For example, the General Assembly — as presented structured — will never pass a bill making Connecticut a Right to Work state.
But when the Connecticut Commission on Human Rights and Opportunities makes proposals to the legislature, it’s worth taking a closer look at their proposals. Why? Because sometimes (though not always), their proposals get adopted.
Two significant proposals, which are being being floated through the Judiciary Committee, not the Labor & Public Employee Committee are as follows:
- A bill which would make various amendments to state anti-discrimination laws, including allowing for attorneys’ fees in the event of a discriminatory employment practice;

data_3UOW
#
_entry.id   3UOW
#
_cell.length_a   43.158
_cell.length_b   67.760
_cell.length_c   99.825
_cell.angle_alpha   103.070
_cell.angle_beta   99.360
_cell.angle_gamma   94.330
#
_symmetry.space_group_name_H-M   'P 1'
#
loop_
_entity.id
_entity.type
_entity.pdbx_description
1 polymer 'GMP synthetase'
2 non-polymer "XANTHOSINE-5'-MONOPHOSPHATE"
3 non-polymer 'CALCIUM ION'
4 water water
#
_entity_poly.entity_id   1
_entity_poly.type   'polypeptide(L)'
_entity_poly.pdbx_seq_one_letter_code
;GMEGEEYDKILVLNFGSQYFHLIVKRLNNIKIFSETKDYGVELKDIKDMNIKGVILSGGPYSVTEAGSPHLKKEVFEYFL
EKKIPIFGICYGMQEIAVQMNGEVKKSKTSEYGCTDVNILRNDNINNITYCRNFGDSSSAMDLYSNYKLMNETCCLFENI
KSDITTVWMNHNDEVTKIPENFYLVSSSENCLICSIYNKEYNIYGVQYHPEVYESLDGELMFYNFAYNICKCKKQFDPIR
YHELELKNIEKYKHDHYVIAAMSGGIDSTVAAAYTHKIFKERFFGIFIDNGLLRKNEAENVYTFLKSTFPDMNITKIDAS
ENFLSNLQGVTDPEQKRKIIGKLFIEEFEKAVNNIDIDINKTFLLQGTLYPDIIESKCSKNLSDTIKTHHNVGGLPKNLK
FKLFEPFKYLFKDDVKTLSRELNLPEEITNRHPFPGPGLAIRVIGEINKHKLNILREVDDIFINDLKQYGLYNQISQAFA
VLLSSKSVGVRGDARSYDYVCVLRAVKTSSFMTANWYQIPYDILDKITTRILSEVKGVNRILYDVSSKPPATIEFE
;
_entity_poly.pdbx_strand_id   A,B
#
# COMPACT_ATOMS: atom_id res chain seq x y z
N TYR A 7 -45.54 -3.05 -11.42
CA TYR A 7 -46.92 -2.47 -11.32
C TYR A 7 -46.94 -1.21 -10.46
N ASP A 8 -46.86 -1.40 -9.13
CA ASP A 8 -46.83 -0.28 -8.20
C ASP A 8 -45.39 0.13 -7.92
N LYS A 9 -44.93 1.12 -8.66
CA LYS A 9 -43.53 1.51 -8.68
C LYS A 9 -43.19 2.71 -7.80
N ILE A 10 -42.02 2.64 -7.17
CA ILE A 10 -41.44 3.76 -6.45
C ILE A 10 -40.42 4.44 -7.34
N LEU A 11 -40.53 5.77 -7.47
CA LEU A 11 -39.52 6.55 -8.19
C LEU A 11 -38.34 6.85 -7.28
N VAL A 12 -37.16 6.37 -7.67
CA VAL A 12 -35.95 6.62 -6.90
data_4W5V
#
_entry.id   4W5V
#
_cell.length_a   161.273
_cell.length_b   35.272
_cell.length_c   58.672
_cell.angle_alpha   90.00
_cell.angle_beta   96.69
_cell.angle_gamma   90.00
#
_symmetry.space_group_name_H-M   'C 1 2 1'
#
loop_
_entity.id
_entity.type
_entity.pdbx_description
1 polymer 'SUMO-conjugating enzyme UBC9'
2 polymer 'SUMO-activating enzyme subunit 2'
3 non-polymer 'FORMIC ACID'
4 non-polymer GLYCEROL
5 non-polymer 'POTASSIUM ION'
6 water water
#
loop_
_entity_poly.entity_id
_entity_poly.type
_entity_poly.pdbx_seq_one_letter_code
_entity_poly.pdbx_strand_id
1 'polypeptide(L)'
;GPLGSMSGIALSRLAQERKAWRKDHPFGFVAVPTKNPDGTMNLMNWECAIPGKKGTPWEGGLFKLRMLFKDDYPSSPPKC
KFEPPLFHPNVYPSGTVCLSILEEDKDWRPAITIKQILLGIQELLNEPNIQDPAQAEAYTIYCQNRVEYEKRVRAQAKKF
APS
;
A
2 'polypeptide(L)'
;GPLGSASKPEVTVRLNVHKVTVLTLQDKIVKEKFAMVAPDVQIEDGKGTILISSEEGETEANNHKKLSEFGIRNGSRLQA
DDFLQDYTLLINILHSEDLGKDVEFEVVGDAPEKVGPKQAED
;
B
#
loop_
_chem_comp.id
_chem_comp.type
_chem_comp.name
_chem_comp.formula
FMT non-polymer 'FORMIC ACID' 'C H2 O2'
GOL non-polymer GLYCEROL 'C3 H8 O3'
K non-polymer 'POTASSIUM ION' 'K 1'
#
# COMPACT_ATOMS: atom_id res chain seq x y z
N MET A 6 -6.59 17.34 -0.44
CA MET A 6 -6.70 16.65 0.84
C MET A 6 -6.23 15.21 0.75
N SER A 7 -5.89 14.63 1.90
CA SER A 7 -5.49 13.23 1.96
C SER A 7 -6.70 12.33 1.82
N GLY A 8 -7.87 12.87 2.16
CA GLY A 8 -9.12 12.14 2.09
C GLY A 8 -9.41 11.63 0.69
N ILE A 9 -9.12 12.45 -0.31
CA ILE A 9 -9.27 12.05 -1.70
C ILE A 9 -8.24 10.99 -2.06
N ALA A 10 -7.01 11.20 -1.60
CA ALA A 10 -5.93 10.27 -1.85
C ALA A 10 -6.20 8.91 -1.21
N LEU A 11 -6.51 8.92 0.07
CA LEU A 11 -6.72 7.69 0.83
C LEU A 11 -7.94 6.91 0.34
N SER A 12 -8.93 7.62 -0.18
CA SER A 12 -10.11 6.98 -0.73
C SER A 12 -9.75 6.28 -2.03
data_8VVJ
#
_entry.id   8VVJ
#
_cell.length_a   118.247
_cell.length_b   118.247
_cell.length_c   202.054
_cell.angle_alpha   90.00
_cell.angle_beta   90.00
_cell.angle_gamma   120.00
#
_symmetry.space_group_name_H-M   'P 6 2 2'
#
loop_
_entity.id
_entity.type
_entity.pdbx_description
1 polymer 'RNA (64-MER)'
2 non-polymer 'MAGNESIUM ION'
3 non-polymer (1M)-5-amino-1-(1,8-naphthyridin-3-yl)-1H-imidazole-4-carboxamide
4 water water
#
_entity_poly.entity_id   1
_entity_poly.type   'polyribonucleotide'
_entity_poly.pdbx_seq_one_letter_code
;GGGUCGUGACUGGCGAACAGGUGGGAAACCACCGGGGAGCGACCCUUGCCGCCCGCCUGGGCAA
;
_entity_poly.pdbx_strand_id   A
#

- A bill that would make numerous procedures of the Commission, including updating a “merit” assessment review to a “case” assessment review and shortening the timeframe from 90 days to 60 days
The CHRO has also proposed language that would impact employers less than the others.
- A bill that would update the state’s racial profiling laws; and,
- A bill that would update the state’s whistleblowing laws to give the referee power to order an agency or large state contractor to cease and desist from the retaliatory conduct.
These proposals are still in their formative stages; you won’t find them in the bill record book yet or on the CBIA bill tracker site.
But it’s important for employers and their counsel to review them to understand what is being vetted.
So far, this legislative session is proving to be far busier than was first anticipated. Stay tuned.